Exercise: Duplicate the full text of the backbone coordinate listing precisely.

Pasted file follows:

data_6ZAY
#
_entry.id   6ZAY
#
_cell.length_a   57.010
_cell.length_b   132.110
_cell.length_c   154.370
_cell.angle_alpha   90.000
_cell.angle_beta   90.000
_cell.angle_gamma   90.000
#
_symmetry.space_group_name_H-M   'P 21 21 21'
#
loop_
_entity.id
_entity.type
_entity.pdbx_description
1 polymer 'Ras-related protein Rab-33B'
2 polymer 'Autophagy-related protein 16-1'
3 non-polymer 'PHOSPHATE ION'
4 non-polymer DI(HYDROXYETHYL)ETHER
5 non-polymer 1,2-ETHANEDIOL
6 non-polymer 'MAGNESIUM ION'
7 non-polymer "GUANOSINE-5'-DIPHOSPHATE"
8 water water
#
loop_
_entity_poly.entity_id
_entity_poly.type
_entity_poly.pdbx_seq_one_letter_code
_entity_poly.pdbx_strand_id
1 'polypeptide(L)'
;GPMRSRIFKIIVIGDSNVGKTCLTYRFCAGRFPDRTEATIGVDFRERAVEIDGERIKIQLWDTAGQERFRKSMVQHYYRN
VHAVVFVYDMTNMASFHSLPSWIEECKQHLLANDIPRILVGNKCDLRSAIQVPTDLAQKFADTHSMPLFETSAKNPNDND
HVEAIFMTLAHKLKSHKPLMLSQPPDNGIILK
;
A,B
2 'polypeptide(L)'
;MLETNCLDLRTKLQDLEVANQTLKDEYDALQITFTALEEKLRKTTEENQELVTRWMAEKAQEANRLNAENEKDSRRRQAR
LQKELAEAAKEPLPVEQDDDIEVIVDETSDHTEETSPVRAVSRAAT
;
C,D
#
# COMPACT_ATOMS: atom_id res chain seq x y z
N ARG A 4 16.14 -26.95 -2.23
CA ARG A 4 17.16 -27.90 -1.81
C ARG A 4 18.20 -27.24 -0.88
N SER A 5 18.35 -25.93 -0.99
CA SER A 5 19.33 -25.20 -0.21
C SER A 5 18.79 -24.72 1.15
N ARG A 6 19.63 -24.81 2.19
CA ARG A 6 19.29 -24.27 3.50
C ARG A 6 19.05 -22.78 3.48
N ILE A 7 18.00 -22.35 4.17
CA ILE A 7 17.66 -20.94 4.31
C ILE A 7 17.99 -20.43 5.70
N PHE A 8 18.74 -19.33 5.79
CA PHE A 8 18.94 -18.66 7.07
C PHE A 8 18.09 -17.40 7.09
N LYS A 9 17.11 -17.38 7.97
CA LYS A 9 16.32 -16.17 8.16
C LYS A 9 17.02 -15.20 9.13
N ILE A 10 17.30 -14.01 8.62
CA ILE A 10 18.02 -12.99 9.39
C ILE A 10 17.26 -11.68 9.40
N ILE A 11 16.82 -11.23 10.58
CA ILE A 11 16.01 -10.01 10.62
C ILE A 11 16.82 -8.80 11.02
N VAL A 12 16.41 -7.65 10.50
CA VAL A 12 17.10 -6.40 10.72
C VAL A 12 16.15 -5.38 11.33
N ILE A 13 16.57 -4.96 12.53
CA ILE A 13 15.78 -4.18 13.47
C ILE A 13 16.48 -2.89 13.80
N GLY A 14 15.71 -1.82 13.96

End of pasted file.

data_6ZAY
#
_entry.id   6ZAY
#
_cell.length_a   57.010
_cell.length_b   132.110
_cell.length_c   154.370
_cell.angle_alpha   90.000
_cell.angle_beta   90.000
_cell.angle_gamma   90.000
#
_symmetry.space_group_name_H-M   'P 21 21 21'
#
loop_
_entity.id
_entity.type
_entity.pdbx_description
1 polymer 'Ras-related protein Rab-33B'
2 polymer 'Autophagy-related protein 16-1'
3 non-polymer 'PHOSPHATE ION'
4 non-polymer DI(HYDROXYETHYL)ETHER
5 non-polymer 1,2-ETHANEDIOL
6 non-polymer 'MAGNESIUM ION'
7 non-polymer "GUANOSINE-5'-DIPHOSPHATE"
8 water water
#
loop_
_entity_poly.entity_id
_entity_poly.type
_entity_poly.pdbx_seq_one_letter_code
_entity_poly.pdbx_strand_id
1 'polypeptide(L)'
;GPMRSRIFKIIVIGDSNVGKTCLTYRFCAGRFPDRTEATIGVDFRERAVEIDGERIKIQLWDTAGQERFRKSMVQHYYRN
VHAVVFVYDMTNMASFHSLPSWIEECKQHLLANDIPRILVGNKCDLRSAIQVPTDLAQKFADTHSMPLFETSAKNPNDND
HVEAIFMTLAHKLKSHKPLMLSQPPDNGIILK
;
A,B
2 'polypeptide(L)'
;MLETNCLDLRTKLQDLEVANQTLKDEYDALQITFTALEEKLRKTTEENQELVTRWMAEKAQEANRLNAENEKDSRRRQAR
LQKELAEAAKEPLPVEQDDDIEVIVDETSDHTEETSPVRAVSRAAT
;
C,D
#
# COMPACT_ATOMS: atom_id res chain seq x y z
N ARG A 4 16.14 -26.95 -2.23
CA ARG A 4 17.16 -27.90 -1.81
C ARG A 4 18.20 -27.24 -0.88
N SER A 5 18.35 -25.93 -0.99
CA SER A 5 19.33 -25.20 -0.21
C SER A 5 18.79 -24.72 1.15
N ARG A 6 19.63 -24.81 2.19
CA ARG A 6 19.29 -24.27 3.50
C ARG A 6 19.05 -22.78 3.48
N ILE A 7 18.00 -22.35 4.17
CA ILE A 7 17.66 -20.94 4.31
C ILE A 7 17.99 -20.43 5.70
N PHE A 8 18.74 -19.33 5.79
CA PHE A 8 18.94 -18.66 7.07
C PHE A 8 18.09 -17.40 7.09
N LYS A 9 17.11 -17.38 7.97
CA LYS A 9 16.32 -16.17 8.16
C LYS A 9 17.02 -15.20 9.13
N ILE A 10 17.30 -14.01 8.62
CA ILE A 10 18.02 -12.99 9.39
C ILE A 10 17.26 -11.68 9.40
N ILE A 11 16.82 -11.23 10.58
CA ILE A 11 16.01 -10.01 10.62
C ILE A 11 16.82 -8.80 11.02
N VAL A 12 16.41 -7.65 10.50
CA VAL A 12 17.10 -6.40 10.72
C VAL A 12 16.15 -5.38 11.33
N ILE A 13 16.57 -4.96 12.53
CA ILE A 13 15.78 -4.18 13.47
C ILE A 13 16.48 -2.89 13.80
N GLY A 14 15.71 -1.82 13.96